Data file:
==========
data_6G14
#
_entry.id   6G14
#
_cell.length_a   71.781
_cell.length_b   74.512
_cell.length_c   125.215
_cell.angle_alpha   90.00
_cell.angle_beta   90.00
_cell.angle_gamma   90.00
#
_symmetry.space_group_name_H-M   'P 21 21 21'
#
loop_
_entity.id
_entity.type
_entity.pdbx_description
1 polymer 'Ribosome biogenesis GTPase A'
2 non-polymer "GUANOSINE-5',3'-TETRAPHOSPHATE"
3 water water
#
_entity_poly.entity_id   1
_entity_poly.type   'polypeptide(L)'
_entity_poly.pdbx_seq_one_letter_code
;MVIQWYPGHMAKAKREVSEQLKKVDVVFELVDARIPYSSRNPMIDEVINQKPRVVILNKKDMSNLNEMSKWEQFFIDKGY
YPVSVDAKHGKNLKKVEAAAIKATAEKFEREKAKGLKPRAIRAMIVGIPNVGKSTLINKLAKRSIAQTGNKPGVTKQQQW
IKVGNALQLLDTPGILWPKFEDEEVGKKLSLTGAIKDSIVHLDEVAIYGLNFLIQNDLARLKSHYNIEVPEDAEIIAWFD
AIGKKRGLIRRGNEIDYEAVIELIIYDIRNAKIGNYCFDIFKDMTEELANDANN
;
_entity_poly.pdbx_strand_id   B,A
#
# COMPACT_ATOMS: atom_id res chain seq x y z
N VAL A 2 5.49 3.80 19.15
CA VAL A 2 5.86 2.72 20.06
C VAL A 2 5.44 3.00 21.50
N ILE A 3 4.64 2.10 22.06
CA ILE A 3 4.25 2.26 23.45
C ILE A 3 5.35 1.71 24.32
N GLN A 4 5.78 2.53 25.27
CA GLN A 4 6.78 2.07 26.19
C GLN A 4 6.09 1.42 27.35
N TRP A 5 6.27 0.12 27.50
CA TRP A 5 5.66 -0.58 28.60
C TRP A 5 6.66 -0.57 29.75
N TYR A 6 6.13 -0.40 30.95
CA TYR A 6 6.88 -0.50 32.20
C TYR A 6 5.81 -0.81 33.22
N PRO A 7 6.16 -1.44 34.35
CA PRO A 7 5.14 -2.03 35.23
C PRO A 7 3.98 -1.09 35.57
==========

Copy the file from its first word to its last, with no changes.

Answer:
data_6G14
#
_entry.id   6G14
#
_cell.length_a   71.781
_cell.length_b   74.512
_cell.length_c   125.215
_cell.angle_alpha   90.00
_cell.angle_beta   90.00
_cell.angle_gamma   90.00
#
_symmetry.space_group_name_H-M   'P 21 21 21'
#
loop_
_entity.id
_entity.type
_entity.pdbx_description
1 polymer 'Ribosome biogenesis GTPase A'
2 non-polymer "GUANOSINE-5',3'-TETRAPHOSPHATE"
3 water water
#
_entity_poly.entity_id   1
_entity_poly.type   'polypeptide(L)'
_entity_poly.pdbx_seq_one_letter_code
;MVIQWYPGHMAKAKREVSEQLKKVDVVFELVDARIPYSSRNPMIDEVINQKPRVVILNKKDMSNLNEMSKWEQFFIDKGY
YPVSVDAKHGKNLKKVEAAAIKATAEKFEREKAKGLKPRAIRAMIVGIPNVGKSTLINKLAKRSIAQTGNKPGVTKQQQW
IKVGNALQLLDTPGILWPKFEDEEVGKKLSLTGAIKDSIVHLDEVAIYGLNFLIQNDLARLKSHYNIEVPEDAEIIAWFD
AIGKKRGLIRRGNEIDYEAVIELIIYDIRNAKIGNYCFDIFKDMTEELANDANN
;
_entity_poly.pdbx_strand_id   B,A
#
# COMPACT_ATOMS: atom_id res chain seq x y z
N VAL A 2 5.49 3.80 19.15
CA VAL A 2 5.86 2.72 20.06
C VAL A 2 5.44 3.00 21.50
N ILE A 3 4.64 2.10 22.06
CA ILE A 3 4.25 2.26 23.45
C ILE A 3 5.35 1.71 24.32
N GLN A 4 5.78 2.53 25.27
CA GLN A 4 6.78 2.07 26.19
C GLN A 4 6.09 1.42 27.35
N TRP A 5 6.27 0.12 27.50
CA TRP A 5 5.66 -0.58 28.60
C TRP A 5 6.66 -0.57 29.75
N TYR A 6 6.13 -0.40 30.95
CA TYR A 6 6.88 -0.50 32.20
C TYR A 6 5.81 -0.81 33.22
N PRO A 7 6.16 -1.44 34.35
CA PRO A 7 5.14 -2.03 35.23
C PRO A 7 3.98 -1.09 35.57